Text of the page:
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## A Community Devoted to the Preservation and Practice of Celestial Navigation and Other Methods of Traditional Wayfinding

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Re: recommendation for slide rule ?
From: Paul Hirose
Date: 2009 May 23, 21:00 -0700

```I decided to work Gary LaPook's sight reduction problem on a slide rule
by means of rectangular coordinates.

The inputs are lat. = +34°, LHA = 14°, dec. = +20°.

First, convert spherical coordinates LHA and dec. into rectangular
coordinates in a system whose +z axis coincides with the north pole and
+y axis intersects Earth's axis. This requires 1) negating LHA then
subtracting 90° to obtain an angle "theta", -104°, which conforms to the
usual spherical convention, then 2) converting theta and dec. into xyz
coordinates via these formulas:

x = cos dec. cos theta = -.2274
y = cos dec. sin theta = -.911
z = sin dec.           =  .342

Form a 3x3 rotation matrix to convert the above vector to the observer's
horizontal orientation. This requires an x rotation by (90° - lat). The
matrix is:

0      0          1
0   sin lat.   cos lat.
0  -cos lat.   sin lat.

Multiply the rotation matrix and the vector. That yields a new vector
which represents the body in a system whose +x axis is directed east, +y
north, and +z to the zenith:

x = -.2274
y = -.226
z =  .946

It's easy to blunder when doing this by hand; a good check is to compute
the sum of the squares of x, y, and z. It should be near 1.000:

.0518 = x squared
.0511 = y squared
.895  = z squared
-----
.9979

Also take the square root of the sum of x squared and y squared. This
value, which I'll label d, is the distance of the body from the +z
(zenith) axis:

.321 = d = √(.0518 + .0511)

Altitude is the arc tangent of z/d. Set the C scale left index to d
(.321), the hairline to z (.946) on scale D, and read 71.28° (71°17') at
the hairline on scale T. That is, if your slide rule has a double T scale.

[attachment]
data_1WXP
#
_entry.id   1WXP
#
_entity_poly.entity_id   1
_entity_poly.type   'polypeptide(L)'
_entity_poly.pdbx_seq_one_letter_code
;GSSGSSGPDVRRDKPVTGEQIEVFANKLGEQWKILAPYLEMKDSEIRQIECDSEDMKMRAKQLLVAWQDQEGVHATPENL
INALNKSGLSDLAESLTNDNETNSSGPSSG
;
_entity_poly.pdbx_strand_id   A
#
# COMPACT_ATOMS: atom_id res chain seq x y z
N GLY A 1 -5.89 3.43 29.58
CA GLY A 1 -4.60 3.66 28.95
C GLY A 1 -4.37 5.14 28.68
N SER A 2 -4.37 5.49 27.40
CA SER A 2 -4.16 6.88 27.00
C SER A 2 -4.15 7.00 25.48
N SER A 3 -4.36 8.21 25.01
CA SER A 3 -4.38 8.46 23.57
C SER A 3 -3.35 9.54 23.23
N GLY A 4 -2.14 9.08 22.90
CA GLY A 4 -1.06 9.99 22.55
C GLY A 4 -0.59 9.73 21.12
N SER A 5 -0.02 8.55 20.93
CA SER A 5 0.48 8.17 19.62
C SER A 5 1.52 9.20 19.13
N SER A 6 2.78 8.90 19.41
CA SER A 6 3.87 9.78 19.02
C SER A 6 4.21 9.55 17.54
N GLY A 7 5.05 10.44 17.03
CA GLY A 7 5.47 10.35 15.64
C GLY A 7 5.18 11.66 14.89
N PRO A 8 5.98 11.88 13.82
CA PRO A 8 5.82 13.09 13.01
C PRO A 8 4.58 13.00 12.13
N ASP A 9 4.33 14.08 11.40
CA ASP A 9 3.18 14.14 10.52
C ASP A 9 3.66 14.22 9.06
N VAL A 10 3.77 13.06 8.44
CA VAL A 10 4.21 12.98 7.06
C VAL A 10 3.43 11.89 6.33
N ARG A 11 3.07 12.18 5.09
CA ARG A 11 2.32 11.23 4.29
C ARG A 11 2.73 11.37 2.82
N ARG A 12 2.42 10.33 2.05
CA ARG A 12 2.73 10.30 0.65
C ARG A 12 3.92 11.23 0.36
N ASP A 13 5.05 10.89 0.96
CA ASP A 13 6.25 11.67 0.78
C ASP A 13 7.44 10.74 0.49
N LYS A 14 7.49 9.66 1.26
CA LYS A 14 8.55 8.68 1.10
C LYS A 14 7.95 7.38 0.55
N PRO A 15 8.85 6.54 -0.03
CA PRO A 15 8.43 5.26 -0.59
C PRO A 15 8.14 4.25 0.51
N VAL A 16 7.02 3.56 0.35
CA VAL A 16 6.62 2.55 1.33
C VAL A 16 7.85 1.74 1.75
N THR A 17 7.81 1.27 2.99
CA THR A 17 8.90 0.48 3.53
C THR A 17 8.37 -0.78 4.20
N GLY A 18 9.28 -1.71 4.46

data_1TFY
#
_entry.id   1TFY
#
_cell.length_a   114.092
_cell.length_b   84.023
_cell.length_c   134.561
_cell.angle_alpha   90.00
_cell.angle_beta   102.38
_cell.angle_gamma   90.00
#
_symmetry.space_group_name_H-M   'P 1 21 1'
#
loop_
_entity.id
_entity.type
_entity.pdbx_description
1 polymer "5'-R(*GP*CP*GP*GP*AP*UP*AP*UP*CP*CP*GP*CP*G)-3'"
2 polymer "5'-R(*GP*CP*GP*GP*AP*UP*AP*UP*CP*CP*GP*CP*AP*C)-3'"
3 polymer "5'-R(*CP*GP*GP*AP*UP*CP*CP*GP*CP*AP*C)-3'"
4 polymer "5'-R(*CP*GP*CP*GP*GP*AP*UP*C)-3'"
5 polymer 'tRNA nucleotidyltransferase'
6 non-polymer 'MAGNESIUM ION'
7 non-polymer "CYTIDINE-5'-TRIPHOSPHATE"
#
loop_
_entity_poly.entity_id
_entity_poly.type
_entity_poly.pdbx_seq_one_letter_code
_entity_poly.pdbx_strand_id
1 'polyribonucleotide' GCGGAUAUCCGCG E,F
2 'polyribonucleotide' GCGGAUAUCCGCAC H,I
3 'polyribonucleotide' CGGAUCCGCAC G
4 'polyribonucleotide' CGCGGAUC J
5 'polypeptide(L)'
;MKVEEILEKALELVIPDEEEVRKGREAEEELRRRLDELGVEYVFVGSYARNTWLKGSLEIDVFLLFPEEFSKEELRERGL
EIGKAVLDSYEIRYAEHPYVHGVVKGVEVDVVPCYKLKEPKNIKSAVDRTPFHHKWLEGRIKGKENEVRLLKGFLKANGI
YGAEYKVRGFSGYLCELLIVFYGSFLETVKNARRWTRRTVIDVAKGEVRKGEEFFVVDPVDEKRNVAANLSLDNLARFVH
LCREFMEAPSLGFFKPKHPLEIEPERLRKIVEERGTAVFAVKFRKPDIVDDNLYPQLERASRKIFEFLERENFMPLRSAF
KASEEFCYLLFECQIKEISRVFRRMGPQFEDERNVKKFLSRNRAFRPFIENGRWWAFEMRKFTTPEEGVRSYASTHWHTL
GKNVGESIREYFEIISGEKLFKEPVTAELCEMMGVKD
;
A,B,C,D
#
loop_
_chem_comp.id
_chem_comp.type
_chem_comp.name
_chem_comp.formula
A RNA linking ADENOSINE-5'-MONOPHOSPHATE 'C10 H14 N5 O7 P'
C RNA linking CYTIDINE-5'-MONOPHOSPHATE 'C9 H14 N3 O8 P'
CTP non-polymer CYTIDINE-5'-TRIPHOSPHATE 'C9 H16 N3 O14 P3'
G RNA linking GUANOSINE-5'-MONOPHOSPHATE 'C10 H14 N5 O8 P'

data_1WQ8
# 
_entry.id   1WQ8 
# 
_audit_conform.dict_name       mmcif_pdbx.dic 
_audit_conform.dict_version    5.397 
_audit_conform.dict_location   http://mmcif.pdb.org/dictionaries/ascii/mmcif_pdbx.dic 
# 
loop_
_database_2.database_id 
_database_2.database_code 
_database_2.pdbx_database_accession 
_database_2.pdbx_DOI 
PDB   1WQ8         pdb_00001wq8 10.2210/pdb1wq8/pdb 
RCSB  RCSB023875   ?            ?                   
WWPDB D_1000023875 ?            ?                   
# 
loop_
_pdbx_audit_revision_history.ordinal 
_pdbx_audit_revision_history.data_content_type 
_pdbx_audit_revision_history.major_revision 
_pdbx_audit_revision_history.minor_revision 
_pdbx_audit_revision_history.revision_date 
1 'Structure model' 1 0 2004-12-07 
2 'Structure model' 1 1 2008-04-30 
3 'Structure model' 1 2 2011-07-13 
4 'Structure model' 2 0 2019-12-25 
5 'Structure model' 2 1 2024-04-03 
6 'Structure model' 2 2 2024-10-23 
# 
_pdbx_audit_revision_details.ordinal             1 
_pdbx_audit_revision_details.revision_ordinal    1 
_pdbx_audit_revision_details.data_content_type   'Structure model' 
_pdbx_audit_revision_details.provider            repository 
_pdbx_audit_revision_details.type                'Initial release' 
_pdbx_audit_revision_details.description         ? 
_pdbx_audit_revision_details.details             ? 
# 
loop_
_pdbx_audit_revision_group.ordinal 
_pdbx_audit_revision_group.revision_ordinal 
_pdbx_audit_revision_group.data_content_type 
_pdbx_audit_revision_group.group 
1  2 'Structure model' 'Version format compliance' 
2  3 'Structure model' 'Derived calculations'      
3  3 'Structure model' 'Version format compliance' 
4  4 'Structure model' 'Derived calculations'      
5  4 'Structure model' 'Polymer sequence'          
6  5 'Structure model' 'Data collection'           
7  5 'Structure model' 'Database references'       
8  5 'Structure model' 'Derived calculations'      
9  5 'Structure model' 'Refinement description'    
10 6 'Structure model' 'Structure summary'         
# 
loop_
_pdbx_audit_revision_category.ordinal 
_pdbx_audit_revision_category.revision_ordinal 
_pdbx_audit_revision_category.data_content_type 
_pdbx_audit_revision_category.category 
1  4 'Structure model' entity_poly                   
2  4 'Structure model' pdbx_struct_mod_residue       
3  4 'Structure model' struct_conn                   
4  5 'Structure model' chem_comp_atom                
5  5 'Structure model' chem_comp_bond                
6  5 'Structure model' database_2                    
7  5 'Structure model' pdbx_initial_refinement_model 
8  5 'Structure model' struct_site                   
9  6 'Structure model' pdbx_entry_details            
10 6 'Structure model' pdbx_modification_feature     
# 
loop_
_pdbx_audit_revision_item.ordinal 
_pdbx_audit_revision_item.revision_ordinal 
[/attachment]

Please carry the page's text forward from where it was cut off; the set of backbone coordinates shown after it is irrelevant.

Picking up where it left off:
With a single T you must compute the arc cotangent of d/z. Set C left
index to .946, hairline to .321 on D, read 71.28° on the T scale *red*
numbers. Had the altitude been less than 45°, the computation would have
been the same as with a double T scale, and you'd read the angle on the
*black* numbers. This is an example of how a double T scale simplifies
the slide rule. The physical moves are no easier, and the result is no
more accurate, but you don't have to think as hard. The rule itself
isn't any more "powerful". (Having said that, I'm surprised so many high
end rules have a single T. This includes the Keuffel & Esser "Deci-Lon"
and Post "Versalog", both flagships for their companies to the end of
the slide rule era.)

To obtain azimuth, compute the arc tangent of y/x. Disregard the signs
at first. Set the C right index to .2274, the hairline to .226 on D,
read 44.9° at the hairline on T. Since x and y are both negative, the
actual angle is in the third quadrant of the Cartesian system, and its
value is 44.9° - 180°, or -135.1°.

But remember the orientation of the coordinate axes. Zero degrees is
east, and increases north. To change this to the normal convention,
negate the angle and add 90°, resulting in 225.1° for azimuth.

Compared to HO 229, the slide rule solution is off .4' in altitude,
perfect in azimuth. That's partly good luck. (In case you're wondering,
nothing was fudged to make it come out right, and those numbers are my
one and only attempt.) However, accuracy also comes from arranging the
calculation so the results come out as arc tangents. Look at the T scale
on a slide rule. The most compressed portion is at 45°. Even there, it's
graduated every .2° on a 10 inch rule.

Then look at the S scale. At small angles it has practically the same
resolution as T. But at 30° it's clearly more compressed, and at 70° the
graduations are single degrees, tightly packed. Clearly, accuracy is
going to be highly variable if you read results as arc sines.

With the non-inverse trig functions (e.g., sine rather than arc sine)
things are different. Basically, you can obtain these to constant
accuracy for all angles. Say, to .1% on a 10 inch rule. And
multiplication and division also have nearly constant relative error
everywhere on the scales. It's these things, plus avoidance of arc sine
and arc cosine, that give the vector method its accuracy.

Of course the disadvantage is the greater quantity of computation.
However, the pencil and paper work is simple addition of numbers at
slide rule accuracy. For instance, multiplying the rotation matrix times
the vector requires four sums from a total of nine numbers, including
the check I suggested.

The choice may come down to where you're more comfortable. To do the
above computation with spherical trig I'd have to look in a book!

--
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```
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